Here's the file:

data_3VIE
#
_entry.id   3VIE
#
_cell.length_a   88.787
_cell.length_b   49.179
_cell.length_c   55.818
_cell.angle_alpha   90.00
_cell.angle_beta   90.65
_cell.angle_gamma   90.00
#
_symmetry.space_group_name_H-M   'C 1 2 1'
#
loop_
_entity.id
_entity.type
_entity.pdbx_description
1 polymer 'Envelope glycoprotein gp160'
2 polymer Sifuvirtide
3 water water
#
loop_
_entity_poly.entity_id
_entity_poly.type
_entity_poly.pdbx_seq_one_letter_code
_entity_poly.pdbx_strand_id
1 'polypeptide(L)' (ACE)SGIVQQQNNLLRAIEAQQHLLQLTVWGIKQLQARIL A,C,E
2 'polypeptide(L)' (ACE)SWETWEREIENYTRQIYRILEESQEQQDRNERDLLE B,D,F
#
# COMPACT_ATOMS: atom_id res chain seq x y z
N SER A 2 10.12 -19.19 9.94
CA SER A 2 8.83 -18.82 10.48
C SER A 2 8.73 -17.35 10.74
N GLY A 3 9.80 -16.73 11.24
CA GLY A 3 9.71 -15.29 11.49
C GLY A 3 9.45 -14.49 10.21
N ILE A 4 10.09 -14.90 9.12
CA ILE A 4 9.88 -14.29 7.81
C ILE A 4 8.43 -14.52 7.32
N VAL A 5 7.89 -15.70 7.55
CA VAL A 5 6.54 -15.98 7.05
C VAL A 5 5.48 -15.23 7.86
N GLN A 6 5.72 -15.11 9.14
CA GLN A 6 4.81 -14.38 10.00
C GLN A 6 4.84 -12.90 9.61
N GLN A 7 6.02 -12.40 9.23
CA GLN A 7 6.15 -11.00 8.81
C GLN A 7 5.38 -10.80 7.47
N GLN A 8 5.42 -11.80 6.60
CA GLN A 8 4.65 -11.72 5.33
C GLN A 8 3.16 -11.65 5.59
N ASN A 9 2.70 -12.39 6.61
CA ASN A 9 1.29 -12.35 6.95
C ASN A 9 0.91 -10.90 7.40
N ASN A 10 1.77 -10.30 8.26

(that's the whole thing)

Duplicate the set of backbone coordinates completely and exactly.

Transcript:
data_3VIE
#
_entry.id   3VIE
#
_cell.length_a   88.787
_cell.length_b   49.179
_cell.length_c   55.818
_cell.angle_alpha   90.00
_cell.angle_beta   90.65
_cell.angle_gamma   90.00
#
_symmetry.space_group_name_H-M   'C 1 2 1'
#
loop_
_entity.id
_entity.type
_entity.pdbx_description
1 polymer 'Envelope glycoprotein gp160'
2 polymer Sifuvirtide
3 water water
#
loop_
_entity_poly.entity_id
_entity_poly.type
_entity_poly.pdbx_seq_one_letter_code
_entity_poly.pdbx_strand_id
1 'polypeptide(L)' (ACE)SGIVQQQNNLLRAIEAQQHLLQLTVWGIKQLQARIL A,C,E
2 'polypeptide(L)' (ACE)SWETWEREIENYTRQIYRILEESQEQQDRNERDLLE B,D,F
#
# COMPACT_ATOMS: atom_id res chain seq x y z
N SER A 2 10.12 -19.19 9.94
CA SER A 2 8.83 -18.82 10.48
C SER A 2 8.73 -17.35 10.74
N GLY A 3 9.80 -16.73 11.24
CA GLY A 3 9.71 -15.29 11.49
C GLY A 3 9.45 -14.49 10.21
N ILE A 4 10.09 -14.90 9.12
CA ILE A 4 9.88 -14.29 7.81
C ILE A 4 8.43 -14.52 7.32
N VAL A 5 7.89 -15.70 7.55
CA VAL A 5 6.54 -15.98 7.05
C VAL A 5 5.48 -15.23 7.86
N GLN A 6 5.72 -15.11 9.14
CA GLN A 6 4.81 -14.38 10.00
C GLN A 6 4.84 -12.90 9.61
N GLN A 7 6.02 -12.40 9.23
CA GLN A 7 6.15 -11.00 8.81
C GLN A 7 5.38 -10.80 7.47
N GLN A 8 5.42 -11.80 6.60
CA GLN A 8 4.65 -11.72 5.33
C GLN A 8 3.16 -11.65 5.59
N ASN A 9 2.70 -12.39 6.61
CA ASN A 9 1.29 -12.35 6.95
C ASN A 9 0.91 -10.90 7.40
N ASN A 10 1.77 -10.30 8.26